Thus, all 8 providers interviewed viewed prior authorization for PEP as a needless barrier to accessing care.


Policy Recommendations

Findings from this study suggest that prior authorization requirements for both PrEP and PEP in California were largely viewed among the surveyed PrEP/PEP providers and navigators as a barrier to quality care.

Policymakers should consider the negative impact of prior authorization requirements for PrEP and PEP. California Senate Bill 159 prohibits health plans from subjecting PrEP and PEP to prior authorization. However, if the United States Food and Drug Administration has approved one or more therapeutic equivalents of a drug, device, or product for the prevention of HIV, a health plan is only required to cover at least one of the therapeutically equivalent versions without prior authorization. (CA S.B. 159, 2019). This amendment provides health plans with a mechanism to control costs when lower-cost, therapeutically equivalent medications for PrEP and PEP become available. Participant narratives suggest that eliminating prior authorization requirements for PrEP and PEP would facilitate the prescription process and improve medication adherence, creating better patient-centered care environments.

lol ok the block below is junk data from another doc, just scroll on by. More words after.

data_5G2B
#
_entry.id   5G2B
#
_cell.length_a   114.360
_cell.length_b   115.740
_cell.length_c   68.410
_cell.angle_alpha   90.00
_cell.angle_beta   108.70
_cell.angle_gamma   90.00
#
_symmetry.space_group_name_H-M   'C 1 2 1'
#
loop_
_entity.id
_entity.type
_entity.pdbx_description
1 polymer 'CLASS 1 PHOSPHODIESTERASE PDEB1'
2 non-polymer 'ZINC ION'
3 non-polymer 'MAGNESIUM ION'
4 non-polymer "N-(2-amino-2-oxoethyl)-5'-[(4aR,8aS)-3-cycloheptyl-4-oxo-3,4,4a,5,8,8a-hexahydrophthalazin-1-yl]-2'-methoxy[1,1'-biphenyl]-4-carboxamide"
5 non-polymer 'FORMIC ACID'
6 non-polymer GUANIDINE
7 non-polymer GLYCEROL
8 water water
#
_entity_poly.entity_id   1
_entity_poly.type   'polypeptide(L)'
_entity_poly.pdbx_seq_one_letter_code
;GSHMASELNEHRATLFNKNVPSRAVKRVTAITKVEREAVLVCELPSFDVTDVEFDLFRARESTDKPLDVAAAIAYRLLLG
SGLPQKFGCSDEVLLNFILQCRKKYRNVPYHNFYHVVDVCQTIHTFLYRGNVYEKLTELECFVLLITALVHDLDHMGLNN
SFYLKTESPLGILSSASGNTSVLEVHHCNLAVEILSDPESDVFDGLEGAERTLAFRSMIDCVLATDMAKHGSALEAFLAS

This study offers an initial look into PrEP/PEP service providers’ perspectives on how prior authorization presents barriers to medication access and adherence to PrEP and PEP. Prior authorization requirements for PrEP and PEP not only induce frustration among PrEP-AP providers, but can result in dangerous delays in patients’ initial and continued access to medication to prevent HIV acquisition. Prior authorization requirements therefore run counter to the state’s robust efforts to increase access and uptake to PrEP and PEP.

Given the state’s efforts to prioritize and increase HIV prevention efforts, Senate Bill 159 aligns with the overarching mission to end the HIV epidemic in California. The passage of California Senate Bill 159 would help to eliminate existing barriers to HIV prevention and prioritize patient health. Timeliness is central to the effectiveness of this specific biomedical HIV prevention innovation. Therefore, reducing administrative burdens that might cause delays will facilitate greater uptake and adherence to PrEP and PEP. Failure to address prior authorization as a significant challenge to care will result in greater hardship for providers to provide quality care, putting their patients at greater risk for HIV. Furthermore, because the U.S Preventive Services Task Force recently finalized a Grade A recommendation for PrEP, state and federal regulators will be looking to draft further regulations on how to implement the recommendation. The dearth of data on the impact of PA requirements and potential step therapy requirements on PrEP and PEP will need to be addressed to ensure that any regulations stemming from this recommendation ensures broad and unhindered access to PrEP and PEP.

  • Citation

    Paneda C, Ochoa AM, Pulsipher C, Maxwell K, Danly J, Holloway IW. Evaluating the Impact of Prior Authorization Requirements for PrEP and PEP in California. California HIV/AIDS Policy Research Centers. September 2019. 

  • Acknowledgements

    Thank you to all of our study participants who provided us with their narratives about their life and work experiences, without whom this project would not be possible.